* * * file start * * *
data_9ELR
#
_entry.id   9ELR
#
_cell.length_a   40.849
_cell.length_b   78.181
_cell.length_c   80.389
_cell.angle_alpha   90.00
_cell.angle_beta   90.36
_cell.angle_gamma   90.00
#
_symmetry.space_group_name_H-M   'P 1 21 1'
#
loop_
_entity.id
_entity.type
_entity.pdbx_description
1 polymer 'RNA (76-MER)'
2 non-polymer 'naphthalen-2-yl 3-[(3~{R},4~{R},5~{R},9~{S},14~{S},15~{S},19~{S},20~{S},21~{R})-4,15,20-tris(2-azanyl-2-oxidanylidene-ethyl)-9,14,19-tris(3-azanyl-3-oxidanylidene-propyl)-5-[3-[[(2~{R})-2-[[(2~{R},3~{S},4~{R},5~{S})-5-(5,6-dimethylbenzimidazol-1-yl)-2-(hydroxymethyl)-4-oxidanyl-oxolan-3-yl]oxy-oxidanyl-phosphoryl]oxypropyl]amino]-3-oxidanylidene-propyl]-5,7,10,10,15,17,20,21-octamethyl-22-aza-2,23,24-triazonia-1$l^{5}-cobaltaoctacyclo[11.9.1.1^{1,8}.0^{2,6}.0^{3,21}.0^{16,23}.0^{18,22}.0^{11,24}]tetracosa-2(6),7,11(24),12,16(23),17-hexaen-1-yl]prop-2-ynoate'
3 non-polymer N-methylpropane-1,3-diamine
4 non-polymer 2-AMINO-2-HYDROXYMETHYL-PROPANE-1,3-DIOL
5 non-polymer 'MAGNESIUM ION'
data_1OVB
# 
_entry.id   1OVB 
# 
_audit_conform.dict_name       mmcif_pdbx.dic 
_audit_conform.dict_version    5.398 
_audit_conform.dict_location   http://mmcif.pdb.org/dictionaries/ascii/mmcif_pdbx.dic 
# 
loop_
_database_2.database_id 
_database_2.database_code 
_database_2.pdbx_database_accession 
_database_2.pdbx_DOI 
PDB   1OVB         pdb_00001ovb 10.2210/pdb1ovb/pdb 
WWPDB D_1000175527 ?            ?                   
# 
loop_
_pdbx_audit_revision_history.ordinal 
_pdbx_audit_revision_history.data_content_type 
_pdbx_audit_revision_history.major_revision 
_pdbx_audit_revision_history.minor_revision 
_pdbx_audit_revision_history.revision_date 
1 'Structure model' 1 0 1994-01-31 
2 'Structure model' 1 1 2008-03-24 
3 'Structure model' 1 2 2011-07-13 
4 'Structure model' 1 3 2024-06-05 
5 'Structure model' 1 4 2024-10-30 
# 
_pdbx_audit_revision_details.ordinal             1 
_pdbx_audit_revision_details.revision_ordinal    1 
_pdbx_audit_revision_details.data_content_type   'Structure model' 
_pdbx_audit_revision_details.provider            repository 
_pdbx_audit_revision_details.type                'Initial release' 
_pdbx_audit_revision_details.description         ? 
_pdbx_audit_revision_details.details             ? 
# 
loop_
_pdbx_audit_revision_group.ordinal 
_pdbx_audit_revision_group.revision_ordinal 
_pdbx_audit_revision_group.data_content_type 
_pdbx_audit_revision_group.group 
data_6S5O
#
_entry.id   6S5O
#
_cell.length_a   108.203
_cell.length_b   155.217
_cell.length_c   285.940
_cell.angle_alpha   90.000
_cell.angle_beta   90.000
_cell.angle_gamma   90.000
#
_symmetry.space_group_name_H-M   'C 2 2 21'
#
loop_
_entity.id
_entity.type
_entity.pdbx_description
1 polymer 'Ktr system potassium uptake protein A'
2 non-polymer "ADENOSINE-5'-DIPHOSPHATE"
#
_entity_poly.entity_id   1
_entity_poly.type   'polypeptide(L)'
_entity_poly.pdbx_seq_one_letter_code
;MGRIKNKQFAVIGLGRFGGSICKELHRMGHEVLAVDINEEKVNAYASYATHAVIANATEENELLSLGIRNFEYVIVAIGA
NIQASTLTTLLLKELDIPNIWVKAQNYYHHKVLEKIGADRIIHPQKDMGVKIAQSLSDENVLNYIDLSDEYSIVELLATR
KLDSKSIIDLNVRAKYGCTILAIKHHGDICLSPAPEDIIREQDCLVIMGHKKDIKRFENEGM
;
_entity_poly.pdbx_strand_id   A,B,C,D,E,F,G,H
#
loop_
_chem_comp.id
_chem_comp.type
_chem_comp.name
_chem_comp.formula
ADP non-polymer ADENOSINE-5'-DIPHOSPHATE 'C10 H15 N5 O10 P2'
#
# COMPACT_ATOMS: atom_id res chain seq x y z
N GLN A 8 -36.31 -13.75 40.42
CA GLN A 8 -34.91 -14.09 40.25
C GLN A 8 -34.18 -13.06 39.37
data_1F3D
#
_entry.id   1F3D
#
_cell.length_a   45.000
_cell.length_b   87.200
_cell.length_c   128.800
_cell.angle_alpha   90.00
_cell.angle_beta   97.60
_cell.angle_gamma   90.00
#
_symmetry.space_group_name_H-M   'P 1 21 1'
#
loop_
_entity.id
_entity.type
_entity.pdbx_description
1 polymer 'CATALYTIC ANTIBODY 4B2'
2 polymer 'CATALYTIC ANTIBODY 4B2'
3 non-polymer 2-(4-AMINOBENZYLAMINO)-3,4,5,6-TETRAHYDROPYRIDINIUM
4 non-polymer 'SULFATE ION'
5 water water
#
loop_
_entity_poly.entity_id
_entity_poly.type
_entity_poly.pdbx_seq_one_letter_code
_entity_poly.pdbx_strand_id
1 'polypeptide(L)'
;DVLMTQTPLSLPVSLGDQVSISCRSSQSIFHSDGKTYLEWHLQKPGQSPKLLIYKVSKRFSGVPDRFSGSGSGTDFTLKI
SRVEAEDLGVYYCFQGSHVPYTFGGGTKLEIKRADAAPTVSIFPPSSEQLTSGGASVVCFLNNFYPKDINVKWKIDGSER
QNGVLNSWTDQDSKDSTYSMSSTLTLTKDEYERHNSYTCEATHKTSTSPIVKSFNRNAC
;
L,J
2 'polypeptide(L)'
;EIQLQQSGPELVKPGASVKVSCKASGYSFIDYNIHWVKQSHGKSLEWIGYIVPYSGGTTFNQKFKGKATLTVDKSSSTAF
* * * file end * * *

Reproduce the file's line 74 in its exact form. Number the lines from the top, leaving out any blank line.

#